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MaryEllen Tribby: Entrepreneur vs. CEO – Understanding the Difference Can Save Your Business (Part I)


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It’s a phenomenon that I have watched for as long as I can remember, entrepreneurs who think they can magically transform themselves into a CEO purely because they started a business.

Well, brace yourself. Because the hard cold truth is that most entrepreneurs simply do not encompass the skill set to be the CEO of their own organization.

Unfortunately, it is this one mistake that destroys more businesses than any other. And, in most cases, big time corporate CEO’s are not entrepreneurs.

So, what is the real difference between an entrepreneur and a CEO?

Before we break it down let me say this. There are some people who can perform both roles at the same time. These are generally people who grew up in the corporate world and have real experience in the business world prior to starting their own business.

If you have been following me for any length of time you know that before I started my own company I was a corporate CEO for years. I ran companies that had upward of 200 employees. I grew company revenues uphill to nearly 100 million dollars. And, I was able to organize and re-engineer these companies when the market place so warranted.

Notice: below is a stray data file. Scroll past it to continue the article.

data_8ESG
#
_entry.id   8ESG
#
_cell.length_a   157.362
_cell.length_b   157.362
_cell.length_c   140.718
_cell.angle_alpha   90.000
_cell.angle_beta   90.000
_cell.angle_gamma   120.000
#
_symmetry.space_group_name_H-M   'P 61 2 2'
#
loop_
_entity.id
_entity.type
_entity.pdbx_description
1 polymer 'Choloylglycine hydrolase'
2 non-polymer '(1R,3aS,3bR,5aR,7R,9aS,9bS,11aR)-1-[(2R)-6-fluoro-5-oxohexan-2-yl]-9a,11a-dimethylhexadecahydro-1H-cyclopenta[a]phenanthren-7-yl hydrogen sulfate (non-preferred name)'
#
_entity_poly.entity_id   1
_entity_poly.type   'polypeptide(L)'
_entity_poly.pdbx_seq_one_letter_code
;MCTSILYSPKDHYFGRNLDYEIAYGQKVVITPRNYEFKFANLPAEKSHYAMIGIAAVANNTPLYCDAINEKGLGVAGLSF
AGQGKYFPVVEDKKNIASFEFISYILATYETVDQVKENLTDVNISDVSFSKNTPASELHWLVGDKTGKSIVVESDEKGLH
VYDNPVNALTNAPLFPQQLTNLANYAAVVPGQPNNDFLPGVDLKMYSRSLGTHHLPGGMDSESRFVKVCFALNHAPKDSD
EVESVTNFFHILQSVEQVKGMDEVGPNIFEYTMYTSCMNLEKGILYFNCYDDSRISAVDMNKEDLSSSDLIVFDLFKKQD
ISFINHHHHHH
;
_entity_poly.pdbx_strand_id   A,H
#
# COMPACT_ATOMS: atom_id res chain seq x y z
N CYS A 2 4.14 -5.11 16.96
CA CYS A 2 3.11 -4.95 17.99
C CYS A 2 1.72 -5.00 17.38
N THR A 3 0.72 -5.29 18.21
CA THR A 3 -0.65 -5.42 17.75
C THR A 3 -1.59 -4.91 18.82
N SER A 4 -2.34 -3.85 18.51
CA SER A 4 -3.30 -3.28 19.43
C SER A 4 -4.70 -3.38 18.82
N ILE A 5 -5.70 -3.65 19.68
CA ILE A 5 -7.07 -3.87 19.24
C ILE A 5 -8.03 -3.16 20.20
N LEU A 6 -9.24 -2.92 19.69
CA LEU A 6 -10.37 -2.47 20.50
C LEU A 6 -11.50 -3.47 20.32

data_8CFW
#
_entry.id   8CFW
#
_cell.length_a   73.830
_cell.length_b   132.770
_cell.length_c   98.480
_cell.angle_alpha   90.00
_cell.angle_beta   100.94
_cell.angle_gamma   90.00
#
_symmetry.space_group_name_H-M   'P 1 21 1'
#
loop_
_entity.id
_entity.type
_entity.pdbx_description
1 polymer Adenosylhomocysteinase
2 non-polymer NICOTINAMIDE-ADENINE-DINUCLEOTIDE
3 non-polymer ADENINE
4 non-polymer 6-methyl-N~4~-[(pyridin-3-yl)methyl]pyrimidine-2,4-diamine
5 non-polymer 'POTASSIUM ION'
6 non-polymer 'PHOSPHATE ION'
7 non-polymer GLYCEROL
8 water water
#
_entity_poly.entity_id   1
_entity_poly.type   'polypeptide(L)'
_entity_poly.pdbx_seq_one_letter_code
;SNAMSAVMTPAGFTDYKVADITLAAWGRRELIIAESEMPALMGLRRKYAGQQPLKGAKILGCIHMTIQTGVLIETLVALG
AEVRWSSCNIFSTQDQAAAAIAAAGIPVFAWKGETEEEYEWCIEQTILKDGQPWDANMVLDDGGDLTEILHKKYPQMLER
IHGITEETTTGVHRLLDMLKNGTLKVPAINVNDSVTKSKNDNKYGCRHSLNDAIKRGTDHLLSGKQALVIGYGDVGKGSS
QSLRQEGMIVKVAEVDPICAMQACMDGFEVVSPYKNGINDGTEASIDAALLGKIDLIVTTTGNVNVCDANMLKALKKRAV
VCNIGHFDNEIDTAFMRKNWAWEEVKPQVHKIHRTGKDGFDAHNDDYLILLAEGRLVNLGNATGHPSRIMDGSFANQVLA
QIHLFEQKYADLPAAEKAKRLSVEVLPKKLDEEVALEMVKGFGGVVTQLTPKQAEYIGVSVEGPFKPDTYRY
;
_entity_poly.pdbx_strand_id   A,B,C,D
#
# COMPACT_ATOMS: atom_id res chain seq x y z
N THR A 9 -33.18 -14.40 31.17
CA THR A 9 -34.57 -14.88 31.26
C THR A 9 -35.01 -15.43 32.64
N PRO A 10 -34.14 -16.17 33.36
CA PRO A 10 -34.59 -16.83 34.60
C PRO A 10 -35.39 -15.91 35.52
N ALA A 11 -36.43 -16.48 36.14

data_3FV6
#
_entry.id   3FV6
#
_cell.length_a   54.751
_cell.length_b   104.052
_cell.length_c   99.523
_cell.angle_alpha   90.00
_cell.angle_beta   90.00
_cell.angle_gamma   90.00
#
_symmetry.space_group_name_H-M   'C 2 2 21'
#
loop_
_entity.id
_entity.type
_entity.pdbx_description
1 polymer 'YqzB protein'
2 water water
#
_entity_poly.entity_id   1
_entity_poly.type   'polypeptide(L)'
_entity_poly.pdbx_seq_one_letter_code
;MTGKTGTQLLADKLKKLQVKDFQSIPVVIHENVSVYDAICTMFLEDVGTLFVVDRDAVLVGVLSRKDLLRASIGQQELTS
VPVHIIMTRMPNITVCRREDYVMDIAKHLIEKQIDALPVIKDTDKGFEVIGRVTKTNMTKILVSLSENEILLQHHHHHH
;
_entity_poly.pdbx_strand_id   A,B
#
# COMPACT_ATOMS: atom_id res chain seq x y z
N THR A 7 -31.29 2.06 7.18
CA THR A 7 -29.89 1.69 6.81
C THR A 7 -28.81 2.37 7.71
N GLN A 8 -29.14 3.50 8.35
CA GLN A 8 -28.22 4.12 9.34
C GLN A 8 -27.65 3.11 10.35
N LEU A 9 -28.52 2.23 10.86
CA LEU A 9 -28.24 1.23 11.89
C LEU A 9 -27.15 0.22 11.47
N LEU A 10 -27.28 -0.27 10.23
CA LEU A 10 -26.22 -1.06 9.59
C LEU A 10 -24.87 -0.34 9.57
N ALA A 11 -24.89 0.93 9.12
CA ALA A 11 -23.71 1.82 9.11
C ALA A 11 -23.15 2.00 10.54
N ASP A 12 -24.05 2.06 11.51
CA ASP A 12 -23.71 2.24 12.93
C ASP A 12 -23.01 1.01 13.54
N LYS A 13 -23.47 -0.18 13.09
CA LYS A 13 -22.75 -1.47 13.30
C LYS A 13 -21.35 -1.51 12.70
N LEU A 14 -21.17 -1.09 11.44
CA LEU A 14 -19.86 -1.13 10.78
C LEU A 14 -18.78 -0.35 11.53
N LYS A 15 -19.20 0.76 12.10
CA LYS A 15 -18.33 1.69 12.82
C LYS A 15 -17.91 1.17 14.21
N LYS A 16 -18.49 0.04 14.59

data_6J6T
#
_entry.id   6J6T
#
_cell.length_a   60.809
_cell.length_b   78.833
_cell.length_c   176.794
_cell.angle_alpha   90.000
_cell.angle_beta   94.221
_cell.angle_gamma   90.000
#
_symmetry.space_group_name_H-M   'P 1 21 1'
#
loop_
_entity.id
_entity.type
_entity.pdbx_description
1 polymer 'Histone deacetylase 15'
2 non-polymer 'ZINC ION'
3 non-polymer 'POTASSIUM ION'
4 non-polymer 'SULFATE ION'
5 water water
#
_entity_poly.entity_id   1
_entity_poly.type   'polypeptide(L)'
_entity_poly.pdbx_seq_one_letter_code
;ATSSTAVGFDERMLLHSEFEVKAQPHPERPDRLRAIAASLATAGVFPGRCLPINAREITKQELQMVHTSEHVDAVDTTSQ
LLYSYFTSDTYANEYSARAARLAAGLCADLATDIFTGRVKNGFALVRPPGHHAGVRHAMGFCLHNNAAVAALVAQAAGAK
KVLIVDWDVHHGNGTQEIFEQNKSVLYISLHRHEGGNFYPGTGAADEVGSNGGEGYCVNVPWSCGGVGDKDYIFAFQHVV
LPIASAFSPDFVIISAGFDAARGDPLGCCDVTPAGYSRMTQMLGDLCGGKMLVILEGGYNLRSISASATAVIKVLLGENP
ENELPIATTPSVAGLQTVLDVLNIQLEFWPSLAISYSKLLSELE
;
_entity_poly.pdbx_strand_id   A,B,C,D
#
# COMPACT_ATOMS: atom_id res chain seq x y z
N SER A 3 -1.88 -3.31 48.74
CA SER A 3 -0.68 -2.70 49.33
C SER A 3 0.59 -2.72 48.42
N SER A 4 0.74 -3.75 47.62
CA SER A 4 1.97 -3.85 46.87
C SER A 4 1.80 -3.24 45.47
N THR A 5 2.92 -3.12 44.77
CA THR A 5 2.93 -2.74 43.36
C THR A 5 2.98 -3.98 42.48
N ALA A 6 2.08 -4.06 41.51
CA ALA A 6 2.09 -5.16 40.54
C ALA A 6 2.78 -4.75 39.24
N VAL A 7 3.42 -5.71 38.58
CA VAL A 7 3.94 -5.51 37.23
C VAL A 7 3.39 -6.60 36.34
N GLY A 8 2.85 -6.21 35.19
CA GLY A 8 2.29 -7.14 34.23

Perhaps, most importantly, I was able to make the tough decisions. I was able to hire and fire according to the company’s goals, values and well being, always putting aside my personal feelings. I was able to launch or “kill” products for the good of company. And, I was able to learn the “art of business” from the very best.

Currently, I play both roles for my company. However, my partner is the president of my company. He shares in all the business decisions that are made. This affords me the time to provide all of our members with high quality products and services.

What is an Entrepreneur?

An entrepreneur is a person who starts a business undertaking, assuming the financial risk for the sake of profit. This is the person who has the vision and sees an opportunity in the market place. They make a plan and roll out the business. In the beginning, they generally manage the business and receive all the profits.

More precisely, entrepreneurs build products and organizations and advertise (sell) those products to people who will pay for them.

In order to do this, entrepreneurs must be right about seven crucial choices:

  1. Choosing the marketplace
  2. Identifying the ideal customer
  3. Setting goals
  4. Building teams
  5. Understanding the competition
  6. Raising capital
  7. Embracing change

Next week, I’ll tell you what a CEO is.

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